Even in developed areas with relatively honest and highly educated bureaucracies, such as the US, local communities often have a better understanding of their needs than do those farther removed from the complexities of place, culture, and time. I recommend Freeman House’s wonderful book, Totem Salmon, as an example taken from California, as well as much of the research by Elinor Ostrom and Daniel W. Bromley on common property management.

I also wonder whether innovations such as the Grameen Bank, that have proven so valuable in very poor societies, would ever have been developed, or even taken seriously, by American, European, or Chinese experts from abroad. I suspect not. I think it is no accident that it’s founder, Muhammad Yunus, is neither Chinese nor Western. Finally, again from American experience, even institutions that work often have to be developed locally from the ground up in order to establish the personal relations of trust, and knowledge of local conditions and personalities, needed to establish viable institutions able to genuinely improve people’s lives. James C. Scott’s Seeing Like a State offers important cautionary tales here, as well as a useful way to think about these issues.

There is still another dimension to this problem. Even if such engineering were in principle possible, do we have the institutions needed to implement them? Again, our own history is instructive. Lyndon Johnson’s ambitious program for urban renewal as designed by confident urban engineers did not work the way it was intended, and lack of knowledge was not the only problem. Congress diluted the funds going to any city, and expanded the number receiving them, to get the needed political support. Once funds were available, they generally served those who needed them least. Yet the program began with all the right buzz words about getting the locals involved and all the rest. Iraq makes urban renewal look efficient, with corruption on an unprecedented scale, at least in American experience.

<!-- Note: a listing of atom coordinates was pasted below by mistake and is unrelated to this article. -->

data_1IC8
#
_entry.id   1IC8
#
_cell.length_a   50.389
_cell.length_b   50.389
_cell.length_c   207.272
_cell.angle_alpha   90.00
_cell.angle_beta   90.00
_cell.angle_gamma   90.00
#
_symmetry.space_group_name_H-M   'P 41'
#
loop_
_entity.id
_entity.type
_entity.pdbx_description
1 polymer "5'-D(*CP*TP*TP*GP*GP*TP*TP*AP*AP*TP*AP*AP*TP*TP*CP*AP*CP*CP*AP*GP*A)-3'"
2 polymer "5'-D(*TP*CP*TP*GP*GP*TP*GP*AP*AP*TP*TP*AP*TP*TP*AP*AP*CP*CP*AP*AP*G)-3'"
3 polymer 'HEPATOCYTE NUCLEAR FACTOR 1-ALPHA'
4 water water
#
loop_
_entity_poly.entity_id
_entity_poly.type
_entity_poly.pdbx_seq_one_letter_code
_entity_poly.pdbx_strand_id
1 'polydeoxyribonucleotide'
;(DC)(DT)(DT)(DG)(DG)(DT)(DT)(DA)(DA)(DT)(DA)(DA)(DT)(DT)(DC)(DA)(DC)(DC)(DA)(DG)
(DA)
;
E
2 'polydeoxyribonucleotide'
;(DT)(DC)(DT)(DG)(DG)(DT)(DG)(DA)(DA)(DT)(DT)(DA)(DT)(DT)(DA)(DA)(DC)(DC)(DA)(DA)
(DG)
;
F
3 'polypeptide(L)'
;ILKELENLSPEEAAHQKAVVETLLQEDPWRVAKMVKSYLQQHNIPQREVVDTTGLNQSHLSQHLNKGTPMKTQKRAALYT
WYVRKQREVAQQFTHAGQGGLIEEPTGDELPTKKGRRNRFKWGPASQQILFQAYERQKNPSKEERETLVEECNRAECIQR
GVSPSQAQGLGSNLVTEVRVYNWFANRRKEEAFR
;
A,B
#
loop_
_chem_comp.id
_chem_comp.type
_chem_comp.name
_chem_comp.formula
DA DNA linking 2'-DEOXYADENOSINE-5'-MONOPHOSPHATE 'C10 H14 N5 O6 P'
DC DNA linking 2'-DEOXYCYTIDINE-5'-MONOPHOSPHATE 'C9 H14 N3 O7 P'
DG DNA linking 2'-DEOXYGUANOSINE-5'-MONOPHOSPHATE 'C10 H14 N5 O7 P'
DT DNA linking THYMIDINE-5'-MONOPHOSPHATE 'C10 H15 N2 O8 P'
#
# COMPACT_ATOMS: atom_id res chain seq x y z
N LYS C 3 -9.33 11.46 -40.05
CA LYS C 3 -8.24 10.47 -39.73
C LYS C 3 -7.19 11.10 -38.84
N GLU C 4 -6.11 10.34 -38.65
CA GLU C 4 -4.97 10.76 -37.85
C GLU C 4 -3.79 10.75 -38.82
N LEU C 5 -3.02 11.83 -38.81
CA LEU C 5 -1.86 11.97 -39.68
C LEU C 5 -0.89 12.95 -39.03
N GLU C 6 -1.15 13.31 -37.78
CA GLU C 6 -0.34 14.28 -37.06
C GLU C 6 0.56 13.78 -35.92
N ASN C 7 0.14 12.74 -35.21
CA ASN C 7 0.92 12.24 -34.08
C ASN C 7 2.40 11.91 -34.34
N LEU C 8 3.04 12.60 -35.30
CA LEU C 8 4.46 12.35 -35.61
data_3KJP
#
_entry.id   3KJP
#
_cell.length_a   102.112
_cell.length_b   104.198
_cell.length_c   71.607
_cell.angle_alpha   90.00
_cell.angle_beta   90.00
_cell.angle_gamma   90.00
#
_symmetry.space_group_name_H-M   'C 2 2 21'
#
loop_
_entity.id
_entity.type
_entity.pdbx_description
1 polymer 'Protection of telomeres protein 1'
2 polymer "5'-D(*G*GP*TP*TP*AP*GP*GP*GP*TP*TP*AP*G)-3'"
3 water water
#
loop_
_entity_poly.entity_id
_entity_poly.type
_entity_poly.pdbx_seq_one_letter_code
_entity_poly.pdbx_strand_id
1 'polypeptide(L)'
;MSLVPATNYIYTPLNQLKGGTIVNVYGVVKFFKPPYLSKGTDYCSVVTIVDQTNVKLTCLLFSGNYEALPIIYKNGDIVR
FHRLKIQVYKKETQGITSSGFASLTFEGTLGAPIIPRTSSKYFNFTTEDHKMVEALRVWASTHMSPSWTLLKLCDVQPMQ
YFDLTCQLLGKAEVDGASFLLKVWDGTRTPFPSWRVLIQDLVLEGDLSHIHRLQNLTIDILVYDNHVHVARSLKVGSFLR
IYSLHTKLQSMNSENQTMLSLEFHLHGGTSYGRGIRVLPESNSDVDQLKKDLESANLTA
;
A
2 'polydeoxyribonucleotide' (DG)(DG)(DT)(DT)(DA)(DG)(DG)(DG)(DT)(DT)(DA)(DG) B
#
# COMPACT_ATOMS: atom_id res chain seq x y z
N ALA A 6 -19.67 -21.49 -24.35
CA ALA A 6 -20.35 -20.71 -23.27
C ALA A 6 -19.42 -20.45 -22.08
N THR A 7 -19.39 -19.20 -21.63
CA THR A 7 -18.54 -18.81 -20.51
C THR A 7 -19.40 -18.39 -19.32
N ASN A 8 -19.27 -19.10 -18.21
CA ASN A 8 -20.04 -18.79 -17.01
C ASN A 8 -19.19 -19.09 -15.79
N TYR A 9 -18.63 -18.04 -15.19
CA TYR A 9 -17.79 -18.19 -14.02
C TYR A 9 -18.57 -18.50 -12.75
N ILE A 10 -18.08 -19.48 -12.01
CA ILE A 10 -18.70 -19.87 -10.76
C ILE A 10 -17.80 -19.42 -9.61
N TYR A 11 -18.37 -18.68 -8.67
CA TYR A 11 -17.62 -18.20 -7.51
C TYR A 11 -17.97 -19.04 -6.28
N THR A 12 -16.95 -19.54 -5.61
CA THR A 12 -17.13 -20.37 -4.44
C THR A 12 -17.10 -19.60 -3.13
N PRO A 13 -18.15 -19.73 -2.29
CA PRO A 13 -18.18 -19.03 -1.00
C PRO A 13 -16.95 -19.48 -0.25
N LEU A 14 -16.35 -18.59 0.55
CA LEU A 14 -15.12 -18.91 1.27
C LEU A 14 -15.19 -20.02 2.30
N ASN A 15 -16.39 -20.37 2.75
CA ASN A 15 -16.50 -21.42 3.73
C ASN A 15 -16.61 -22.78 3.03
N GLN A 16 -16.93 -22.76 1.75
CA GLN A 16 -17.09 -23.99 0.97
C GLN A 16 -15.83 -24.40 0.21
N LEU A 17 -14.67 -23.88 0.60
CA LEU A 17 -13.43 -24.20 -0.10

There is little reason to believe the Chinese or anyone else would be better in this regard. Authoritarian systems often look efficient and organized because that is the image their rulers want to project and alternative views are suppressed. But we know today that Communist Russia and Nazi Germany were both corrupt beyond almost anyone’s expectations. China is having its own problems in this respect, and they are not minor.

So then what?
In conclusion, I am not sure what is needed to enable the region of failed states to enter on good terms into relationship with the rest of the world. But one thing I am certain of is that to the degree they do so, it will be done most effectively and humanely when they build on and modify their own indigenous ways of life, adapting them to the challenges they see as they encounter the rest of us.

I do agree we need to make the price paid by the gangsters who operate in those regions unacceptably high when they engage in local genocide or support terrorist acts elsewhere. Basically, the principle should be established and enforced that such rulers will die. Always. And we can offer fair terms of trade to farmers in these parts of the world,. That will probably do more good than all the platoons of experts we can send anywhere. Beyond that, I am skeptical that we can do much beyond assisting the peoples of those regions when they ask, and on their terms.